Home > Hill won’t release abuse dossier for risk of offending US
Hill won’t release abuse dossier for risk of offending USby Open-Publishing - Tuesday 22 June 2004
By Tom Allard, Defence Reporter
The Federal Government has refused to make public a detailed 61-page dossier outlining what Australians knew about prisoner abuse in Iraq, with the Minister for Defence, Robert Hill, claiming some details would offend the US.
Senator Hill was yesterday censured in the Senate for his role in misleading Parliament and his failure to take responsibility for the false statements made by him, the Prime Minister and senior Defence officials.
Senator Hill had been asked why he chose to make a 5 page correcting statement when Defence had given him the comprehensive report plus nine large folders of supporting documents.
"The so-called [61-page] report ... was a brief to me," he said. "It is not the practice of this Government or previous governments to table its briefs," he said, adding that Parliament had been "fully informed".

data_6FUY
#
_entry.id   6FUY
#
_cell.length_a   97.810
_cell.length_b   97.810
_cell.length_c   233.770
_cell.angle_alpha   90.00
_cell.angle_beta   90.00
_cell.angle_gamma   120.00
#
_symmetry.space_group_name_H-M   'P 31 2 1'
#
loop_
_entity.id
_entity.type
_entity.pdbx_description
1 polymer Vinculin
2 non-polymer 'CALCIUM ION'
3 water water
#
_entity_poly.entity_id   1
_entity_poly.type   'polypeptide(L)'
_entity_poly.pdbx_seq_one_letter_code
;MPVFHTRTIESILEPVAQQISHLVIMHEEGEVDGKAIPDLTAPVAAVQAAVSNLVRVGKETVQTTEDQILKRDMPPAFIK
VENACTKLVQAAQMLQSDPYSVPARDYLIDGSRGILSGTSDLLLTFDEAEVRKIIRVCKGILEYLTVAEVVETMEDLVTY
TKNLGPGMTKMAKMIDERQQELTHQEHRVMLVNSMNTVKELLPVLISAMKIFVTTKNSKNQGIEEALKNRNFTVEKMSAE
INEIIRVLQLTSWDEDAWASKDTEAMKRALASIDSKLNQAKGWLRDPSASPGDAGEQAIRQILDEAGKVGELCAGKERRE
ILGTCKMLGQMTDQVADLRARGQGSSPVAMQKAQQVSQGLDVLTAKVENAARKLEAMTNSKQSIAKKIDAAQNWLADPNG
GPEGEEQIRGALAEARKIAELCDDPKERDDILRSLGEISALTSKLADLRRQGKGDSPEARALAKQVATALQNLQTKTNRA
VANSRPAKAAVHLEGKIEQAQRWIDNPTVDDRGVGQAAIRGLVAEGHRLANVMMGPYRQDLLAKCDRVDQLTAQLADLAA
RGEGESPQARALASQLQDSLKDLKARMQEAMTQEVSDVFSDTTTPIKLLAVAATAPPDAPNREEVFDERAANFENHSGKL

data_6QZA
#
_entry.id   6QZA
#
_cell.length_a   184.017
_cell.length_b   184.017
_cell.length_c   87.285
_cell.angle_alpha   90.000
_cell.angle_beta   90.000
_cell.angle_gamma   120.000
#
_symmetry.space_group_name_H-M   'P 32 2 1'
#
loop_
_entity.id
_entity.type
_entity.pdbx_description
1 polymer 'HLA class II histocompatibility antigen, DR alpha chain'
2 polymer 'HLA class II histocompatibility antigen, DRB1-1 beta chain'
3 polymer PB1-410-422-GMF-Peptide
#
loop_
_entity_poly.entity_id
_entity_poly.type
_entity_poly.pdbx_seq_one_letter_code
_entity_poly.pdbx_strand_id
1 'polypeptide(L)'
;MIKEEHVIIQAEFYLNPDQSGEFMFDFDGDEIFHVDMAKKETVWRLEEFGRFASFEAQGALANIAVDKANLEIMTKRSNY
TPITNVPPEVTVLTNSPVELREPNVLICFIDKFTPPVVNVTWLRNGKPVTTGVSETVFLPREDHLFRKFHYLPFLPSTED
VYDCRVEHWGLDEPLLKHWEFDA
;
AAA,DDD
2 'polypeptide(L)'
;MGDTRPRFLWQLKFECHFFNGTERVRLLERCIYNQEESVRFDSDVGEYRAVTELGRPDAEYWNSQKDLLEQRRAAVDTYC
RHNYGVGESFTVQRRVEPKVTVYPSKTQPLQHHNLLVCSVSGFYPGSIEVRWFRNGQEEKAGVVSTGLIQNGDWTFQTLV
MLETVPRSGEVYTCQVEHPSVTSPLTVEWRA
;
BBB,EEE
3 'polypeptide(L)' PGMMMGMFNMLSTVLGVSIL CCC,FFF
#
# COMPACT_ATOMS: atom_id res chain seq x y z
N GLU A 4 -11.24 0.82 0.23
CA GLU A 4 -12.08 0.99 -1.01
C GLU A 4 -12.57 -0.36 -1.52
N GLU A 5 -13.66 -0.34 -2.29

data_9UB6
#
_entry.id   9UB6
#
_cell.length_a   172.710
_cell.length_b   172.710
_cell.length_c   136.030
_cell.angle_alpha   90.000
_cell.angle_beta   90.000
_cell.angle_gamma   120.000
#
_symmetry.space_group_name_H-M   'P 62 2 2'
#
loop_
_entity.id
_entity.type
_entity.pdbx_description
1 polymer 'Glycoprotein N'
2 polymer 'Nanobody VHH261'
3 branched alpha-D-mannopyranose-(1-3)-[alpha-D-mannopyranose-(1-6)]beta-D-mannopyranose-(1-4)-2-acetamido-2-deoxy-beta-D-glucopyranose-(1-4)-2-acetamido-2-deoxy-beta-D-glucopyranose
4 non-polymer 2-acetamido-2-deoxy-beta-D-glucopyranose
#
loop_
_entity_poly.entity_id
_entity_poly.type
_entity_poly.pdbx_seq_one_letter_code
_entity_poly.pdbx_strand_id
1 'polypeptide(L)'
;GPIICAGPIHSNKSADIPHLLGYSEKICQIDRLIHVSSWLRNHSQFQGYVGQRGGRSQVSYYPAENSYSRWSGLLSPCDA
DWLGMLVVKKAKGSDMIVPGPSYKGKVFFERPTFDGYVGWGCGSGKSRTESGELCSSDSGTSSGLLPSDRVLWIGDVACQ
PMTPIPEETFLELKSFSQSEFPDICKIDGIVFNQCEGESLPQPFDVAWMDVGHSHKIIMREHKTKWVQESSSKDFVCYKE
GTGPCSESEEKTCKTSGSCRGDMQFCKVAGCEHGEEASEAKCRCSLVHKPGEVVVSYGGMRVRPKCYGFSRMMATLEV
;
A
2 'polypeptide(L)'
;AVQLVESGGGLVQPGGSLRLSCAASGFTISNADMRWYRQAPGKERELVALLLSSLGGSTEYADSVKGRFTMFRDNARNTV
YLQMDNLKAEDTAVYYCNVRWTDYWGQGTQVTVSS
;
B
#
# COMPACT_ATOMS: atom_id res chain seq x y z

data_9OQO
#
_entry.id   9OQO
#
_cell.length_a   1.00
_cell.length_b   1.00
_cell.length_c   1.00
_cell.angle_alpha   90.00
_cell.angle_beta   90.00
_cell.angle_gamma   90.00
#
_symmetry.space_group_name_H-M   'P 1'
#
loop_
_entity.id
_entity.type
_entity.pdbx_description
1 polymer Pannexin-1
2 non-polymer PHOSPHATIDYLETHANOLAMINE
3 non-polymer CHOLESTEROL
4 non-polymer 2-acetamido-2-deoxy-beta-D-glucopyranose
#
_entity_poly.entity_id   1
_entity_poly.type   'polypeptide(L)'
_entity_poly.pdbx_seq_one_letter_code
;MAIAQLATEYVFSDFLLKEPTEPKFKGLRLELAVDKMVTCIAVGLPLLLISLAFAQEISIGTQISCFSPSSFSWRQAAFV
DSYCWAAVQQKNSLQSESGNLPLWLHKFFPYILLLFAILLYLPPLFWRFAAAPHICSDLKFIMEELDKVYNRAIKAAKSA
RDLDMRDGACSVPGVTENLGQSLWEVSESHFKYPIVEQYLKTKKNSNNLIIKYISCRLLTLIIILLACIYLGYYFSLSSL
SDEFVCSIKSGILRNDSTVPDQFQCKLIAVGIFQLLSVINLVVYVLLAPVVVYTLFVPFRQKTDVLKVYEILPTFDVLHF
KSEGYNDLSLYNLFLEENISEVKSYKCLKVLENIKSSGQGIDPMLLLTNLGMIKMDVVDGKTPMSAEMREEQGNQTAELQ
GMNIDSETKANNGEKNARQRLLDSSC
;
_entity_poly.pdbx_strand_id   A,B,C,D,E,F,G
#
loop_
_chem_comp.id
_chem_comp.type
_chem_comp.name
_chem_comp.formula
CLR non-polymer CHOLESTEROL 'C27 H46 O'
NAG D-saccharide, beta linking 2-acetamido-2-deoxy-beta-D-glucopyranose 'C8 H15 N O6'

Among the material was a scathing assessment of US detention practices, in the form of a situation report, written by Australian military lawyer Lieutenant-Colonel Paul Muggleton, who was stationed with the Coalition Provisional Authority in Baghdad.
Senator Hill said Colonel Muggleton’s situation report was not released "because I did not think it was in the best interests of our relationship with the US".
"I would hope in the same circumstances, before a US congressional committee, any comments that the US officials might make about Australia would not be put on the public record as well," he said.
Labor, the Democrats and the Greens have been calling for Senator Hill to resign after last week’s correcting statement.
Three weeks ago the Herald revealed Australian military lawyers knew about abuses in Iraq from October, liaised with the Red Cross over the issue and drafted a reply to their concerns which said that some prisoners were outside the Geneva conventions.
Senator Hill and the Prime Minister, John Howard, denied the report for almost a week but then confirmed it, admitting they had misled the public.
They blamed the Defence department for giving them the wrong information.
Despite knowing on Sunday, May 30 that they had made many wrong statements, Senator Hill, the Defence Force chief, General Peter Cosgrove, and the Defence Department secretary, Ric Smith, waited until 12.30pm on Tuesday before confessing.
The three had been questioned for 15 hours.